Tag Archives: subway trash

MTA reports decrease in trash at subway stations with no cans


By Queens Courier Staff | editorial@queenscourier.com

THE COURIER/File photo

BY KIRSTEN E. PAULSON

Getting rid of trash cans from select subway stations has made them less filthy, according to the MTA.

In an effort to improve customer experience and minimize the number of trash bags collected, the MTA launched a pilot removing trash cans from subway stations; 39 stations are currently part of the pilot. The MTA found a 66 percent decrease in trash collected at Phase 1 and 2 stations, and a 36 percent decrease at Phase 3 stations.

“This pilot appears counter-intuitive but when we placed notices at the pilot stations indicating that the cans had been removed and asked the customers for their cooperation, it looks like they listened,” New York City Transit President Carmen Bianco said. “Given these results, we’ll continue the pilot and monitor and collect additional data at stations.”

Along with a reduction in trash, as well as a reduction in rodent activity, the initiative has had other benefits. Although the number of track fires at pilot stations has remained the same, the rate at which track fires occur at pilot stations is lower than the rate at which they occur in stations with trash cans. Pilot stations also have about the same amount of litter as stations with cans.

Phase 1 of the pilot began in October 2011 with just two stations. Phase 2 added eight more stations to the pilot in September 2012, and Phase 3 brought in 29 more in July 2014. The decision to remove the trash cans was made in an effort to encourage customers to take with them any disposables that they carry into the system. Trash collection and removal is an enormous task, as each day about 40 tons of trash are removed from the system. Refuse trains, which collect trash from almost all subway stations, interfere with the operation of normal passenger trains as they take up track space.

“The reduction in trash in these stations reduced the number of bags to be stored and, consequently, improved the customer experience by reducing the potential bags visible to customers as well as the potential food available to rodents,” Senior Vice President of Subways Joseph Leader said.  “Additionally, the significant reduction in trash reduced the need for trash pickups in the pilot stations, which freed up personnel for deployment to other stations.”

The 14 Queens subway stations that are part of the pilot include the following:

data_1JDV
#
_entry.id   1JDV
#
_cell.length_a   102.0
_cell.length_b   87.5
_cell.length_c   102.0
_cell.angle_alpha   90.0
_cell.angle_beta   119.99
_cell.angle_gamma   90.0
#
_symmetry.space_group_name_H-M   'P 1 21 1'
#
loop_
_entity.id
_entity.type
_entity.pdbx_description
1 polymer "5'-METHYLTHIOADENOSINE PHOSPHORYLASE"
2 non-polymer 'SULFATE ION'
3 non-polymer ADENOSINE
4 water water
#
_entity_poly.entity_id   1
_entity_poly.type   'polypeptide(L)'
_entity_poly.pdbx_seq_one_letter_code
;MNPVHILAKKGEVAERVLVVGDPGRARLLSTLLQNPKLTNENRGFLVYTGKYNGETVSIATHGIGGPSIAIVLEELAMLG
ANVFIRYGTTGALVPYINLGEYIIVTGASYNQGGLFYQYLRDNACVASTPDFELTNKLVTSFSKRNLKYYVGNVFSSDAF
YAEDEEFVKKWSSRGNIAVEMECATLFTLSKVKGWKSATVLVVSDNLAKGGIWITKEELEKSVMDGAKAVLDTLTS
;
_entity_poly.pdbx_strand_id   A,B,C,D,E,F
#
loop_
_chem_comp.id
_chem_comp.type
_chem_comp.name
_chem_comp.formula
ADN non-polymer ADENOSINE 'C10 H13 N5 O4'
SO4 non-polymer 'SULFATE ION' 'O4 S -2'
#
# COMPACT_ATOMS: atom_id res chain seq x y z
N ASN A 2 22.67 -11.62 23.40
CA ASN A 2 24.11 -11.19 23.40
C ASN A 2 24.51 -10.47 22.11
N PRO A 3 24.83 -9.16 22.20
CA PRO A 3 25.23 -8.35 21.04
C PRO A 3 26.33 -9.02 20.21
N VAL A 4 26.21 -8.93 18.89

• 111th Street (A)
  • 65th Street (M, R)
  • 121st Street (J/Z)
  • 111th Street (J)
  • 104th Street (J/Z)
  • Woodhaven Boulevard (J/Z)
  • 85 St-Forest Pkwy (J)
  • 75 St-Elders Lane (J)
  • Flushing – Main Street (7)
  • Myrtle Avenue (J, M, Z)
  • Metropolitan Avenue (M)
  • Fresh Pond Road (M)
  • Forest Avenue (M)
  • Seneca Avenue (M)

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MTA removes trash cans from more subway stations


| ctumola@queenscourier.com

THE COURIER / Photo by Cristabelle Tumola

An MTA pilot program that removed trash cans from two subway stations — one in Queens and one in Manhattan — to help alleviate garbage problems such as rodents and track fires has been extended to eight more stations.

Last fall, trash cans were removed from the Flushing-Main Street No. 7 line and Manhattan 8th Street “R” line stations. After positive results from those two locations, the MTA decided to add two stations each in Queens, Brooklyn, the Bronx and Manhattan to the pilot for six more months, starting on September 2.

In Queens, these include the “A” line’s 111th Street stop and the 65th Street station of the “M/R” line.

According to the transit agency, the cans removed last year reduced the number of trash bags by 67 percent at Main Street and 50 percent at 8th Street. Also, the stations were cleaner and there wasn’t an increase in track fires.

“After removing the trash cans at the initial pilot stations, customers for the most part took their trash with them,” said MTA spokesperson Kevin Ortiz.

Each year, NYC Transit removes about 14,000 tons of trash from the subway, said the agency. Despite more frequent bag removal, reinforced trash storage rooms and temper-proof cans, garbage still piles up, attracting rats and landing on train tracks, causing fires.

Commuters heading to work and the free papers handed out at subway stops may be a large part of the trash, according to a 2008 analysis of about 75,000 pounds of subway station garbage, which showed that the most common item thrown out at subway stations was newspapers, at 44 percent.

Though trash is an issue, a 2011 Straphangers Campaign subway platform survey found that garbage was not the biggest problem at subway stations. Observing 250 subway platforms, surveyors only saw one overflowing trash can and 15 garbage bags; rats were found on 11 percent of platforms. Problems such as broken lighting fixtures, substantial water damage and peeling paint were found at 50 to 79 percent of platforms.